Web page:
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Kamis, 27 Mei 2021

Hong Kong passes new electoral laws that will increase pro-China candidates - ABC News

Hong Kong's legislature has passed a bill amending electoral laws, which will drastically reduces the public's ability to vote and increase the number of pro-Beijing politicians making decisions for the city.

The new law empowers the Hong Kong's national security department to check the backgrounds of potential candidates for public office and sets up a new committee to ensure candidates are "patriotic".

The number of seats in Hong Kong's legislature will be expanded to 90, with 40 of them elected by a largely pro-Beijing election committee.

The number of legislators elected directly by Hong Kong voters will be cut to 20, from the previous 35.

The bill, passed by a 40-2 vote, was met with little opposition, as most of the legislators are largely pro-Beijing.

Their pro-democracy colleagues resigned en masse last year in protest over the ousting of four politicians deemed to be insufficiently loyal to Beijing.

Pro-Beijing politicians lauded the bill during the debate on Wednesday and Thursday, saying that reforms would prevent those not loyal to Hong Kong from running for office.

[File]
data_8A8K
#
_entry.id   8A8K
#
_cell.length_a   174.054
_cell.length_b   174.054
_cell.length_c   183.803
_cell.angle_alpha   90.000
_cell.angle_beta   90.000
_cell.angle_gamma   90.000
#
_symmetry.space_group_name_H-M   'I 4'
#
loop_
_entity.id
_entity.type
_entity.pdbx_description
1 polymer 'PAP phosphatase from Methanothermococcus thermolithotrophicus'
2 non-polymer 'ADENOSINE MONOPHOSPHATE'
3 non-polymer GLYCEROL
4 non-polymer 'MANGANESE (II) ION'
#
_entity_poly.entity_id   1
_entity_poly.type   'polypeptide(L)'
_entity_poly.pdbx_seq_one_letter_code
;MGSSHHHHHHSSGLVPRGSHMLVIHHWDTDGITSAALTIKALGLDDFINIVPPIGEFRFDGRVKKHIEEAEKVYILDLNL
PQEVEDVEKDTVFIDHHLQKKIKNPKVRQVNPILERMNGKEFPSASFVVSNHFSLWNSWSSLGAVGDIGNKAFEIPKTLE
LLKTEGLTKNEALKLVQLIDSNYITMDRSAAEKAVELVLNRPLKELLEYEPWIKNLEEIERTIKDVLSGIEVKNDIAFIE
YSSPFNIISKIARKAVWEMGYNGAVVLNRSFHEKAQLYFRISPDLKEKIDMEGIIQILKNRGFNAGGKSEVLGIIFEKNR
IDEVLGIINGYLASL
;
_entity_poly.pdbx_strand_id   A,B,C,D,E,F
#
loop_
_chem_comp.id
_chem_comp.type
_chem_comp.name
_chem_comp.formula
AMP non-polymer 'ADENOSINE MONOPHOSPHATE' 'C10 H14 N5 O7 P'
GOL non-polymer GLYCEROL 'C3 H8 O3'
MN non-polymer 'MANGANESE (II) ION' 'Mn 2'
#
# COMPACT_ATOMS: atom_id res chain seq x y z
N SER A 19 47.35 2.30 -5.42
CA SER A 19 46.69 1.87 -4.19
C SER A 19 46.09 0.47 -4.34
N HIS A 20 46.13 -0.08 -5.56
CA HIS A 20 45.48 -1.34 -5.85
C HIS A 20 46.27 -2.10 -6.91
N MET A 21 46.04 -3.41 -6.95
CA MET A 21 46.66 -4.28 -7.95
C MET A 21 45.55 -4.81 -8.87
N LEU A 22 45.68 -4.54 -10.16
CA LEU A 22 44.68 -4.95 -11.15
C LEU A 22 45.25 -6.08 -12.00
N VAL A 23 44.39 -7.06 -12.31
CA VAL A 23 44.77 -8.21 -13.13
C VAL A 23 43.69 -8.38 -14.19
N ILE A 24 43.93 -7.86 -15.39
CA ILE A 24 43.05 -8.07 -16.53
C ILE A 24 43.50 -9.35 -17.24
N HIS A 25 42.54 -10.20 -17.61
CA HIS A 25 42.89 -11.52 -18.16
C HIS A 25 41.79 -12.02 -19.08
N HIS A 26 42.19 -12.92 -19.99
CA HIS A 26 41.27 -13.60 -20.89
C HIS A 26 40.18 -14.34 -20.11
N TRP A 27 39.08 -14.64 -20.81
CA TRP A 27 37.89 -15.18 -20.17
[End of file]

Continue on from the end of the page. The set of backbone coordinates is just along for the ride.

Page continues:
Some pointed out that multiple bills that impact people's livelihoods have been passed with more ease this year compared to in 2020, when pro-democracy lawmakers would at times filibuster or behave disruptively during meetings to stall the passage of bills that they disagreed with.

Carrie Lam and Xi Jinping shaking hands.
China's parliament endorsed changes to Hong Kong's electoral system in March.

Lo Kin-hei, the chairman of Hong Kong's largest pro-democracy party, said the party was "unhappy" with the decision to pass the bill.

“We are disappointed with the way that the government is changing the electoral system, because we can see that the representation of the people from Hong Kong in the Legislative Council or in the institution as a whole is much less than before, so this is not something which is good for Hong Kong,” Mr Lo said.

He said his Democratic Party had not yet decided if it would take part in the upcoming legislative elections in December.

The changes to Hong Kong's elections come as Beijing further tightens control over the semi-autonomous city that saw months of anti-government protest and political strife in 2019.

Authorities have arrested and charged most of the city's outspoken pro-democracy advocates, such as Joshua Wong, who was a student leader of 2014 protests, and media tycoon Jimmy Lai, who founded the Apple Daily newspaper.

China's Parliament in March endorsed changes to the city's electoral system, which then led to Hong Kong's proposals.

They are the latest in a string of moves to ensure people elected to office or serving the city are loyal to Beijing.

An amendment the legislature approved earlier this month requires the city's more than 400 district councilors — who mainly deal with municipal matters — to take an oath pledging loyalty to Hong Kong and to upholding its mini-constitution.

The oath was previously required only of legislators and government officials such as the chief executive.

AP

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2021-05-27 13:05:13Z
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